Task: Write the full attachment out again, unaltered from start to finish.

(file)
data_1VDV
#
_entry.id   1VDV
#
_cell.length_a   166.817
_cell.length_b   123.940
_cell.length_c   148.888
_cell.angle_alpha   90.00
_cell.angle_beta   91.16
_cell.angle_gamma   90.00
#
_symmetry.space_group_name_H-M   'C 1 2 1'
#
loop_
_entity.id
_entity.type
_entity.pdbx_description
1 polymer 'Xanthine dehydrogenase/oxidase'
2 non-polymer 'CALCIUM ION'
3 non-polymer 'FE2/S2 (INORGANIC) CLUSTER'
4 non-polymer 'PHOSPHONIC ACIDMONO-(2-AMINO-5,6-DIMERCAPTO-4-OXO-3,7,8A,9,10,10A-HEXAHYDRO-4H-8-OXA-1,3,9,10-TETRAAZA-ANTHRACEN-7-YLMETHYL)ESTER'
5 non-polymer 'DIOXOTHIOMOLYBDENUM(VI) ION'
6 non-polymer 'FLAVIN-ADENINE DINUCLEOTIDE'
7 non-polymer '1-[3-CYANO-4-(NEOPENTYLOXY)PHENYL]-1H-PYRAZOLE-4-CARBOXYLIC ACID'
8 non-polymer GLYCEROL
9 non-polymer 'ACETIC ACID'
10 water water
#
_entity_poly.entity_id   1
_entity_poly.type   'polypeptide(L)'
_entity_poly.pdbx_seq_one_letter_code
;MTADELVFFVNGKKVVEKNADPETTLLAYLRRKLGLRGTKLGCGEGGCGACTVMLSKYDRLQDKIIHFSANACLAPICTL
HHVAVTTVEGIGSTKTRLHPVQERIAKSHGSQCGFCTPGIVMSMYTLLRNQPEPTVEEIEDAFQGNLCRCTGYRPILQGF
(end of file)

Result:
data_1VDV
#
_entry.id   1VDV
#
_cell.length_a   166.817
_cell.length_b   123.940
_cell.length_c   148.888
_cell.angle_alpha   90.00
_cell.angle_beta   91.16
_cell.angle_gamma   90.00
#
_symmetry.space_group_name_H-M   'C 1 2 1'
#
loop_
_entity.id
_entity.type
_entity.pdbx_description
1 polymer 'Xanthine dehydrogenase/oxidase'
2 non-polymer 'CALCIUM ION'
3 non-polymer 'FE2/S2 (INORGANIC) CLUSTER'
4 non-polymer 'PHOSPHONIC ACIDMONO-(2-AMINO-5,6-DIMERCAPTO-4-OXO-3,7,8A,9,10,10A-HEXAHYDRO-4H-8-OXA-1,3,9,10-TETRAAZA-ANTHRACEN-7-YLMETHYL)ESTER'
5 non-polymer 'DIOXOTHIOMOLYBDENUM(VI) ION'
6 non-polymer 'FLAVIN-ADENINE DINUCLEOTIDE'
7 non-polymer '1-[3-CYANO-4-(NEOPENTYLOXY)PHENYL]-1H-PYRAZOLE-4-CARBOXYLIC ACID'
8 non-polymer GLYCEROL
9 non-polymer 'ACETIC ACID'
10 water water
#
_entity_poly.entity_id   1
_entity_poly.type   'polypeptide(L)'
_entity_poly.pdbx_seq_one_letter_code
;MTADELVFFVNGKKVVEKNADPETTLLAYLRRKLGLRGTKLGCGEGGCGACTVMLSKYDRLQDKIIHFSANACLAPICTL
HHVAVTTVEGIGSTKTRLHPVQERIAKSHGSQCGFCTPGIVMSMYTLLRNQPEPTVEEIEDAFQGNLCRCTGYRPILQGF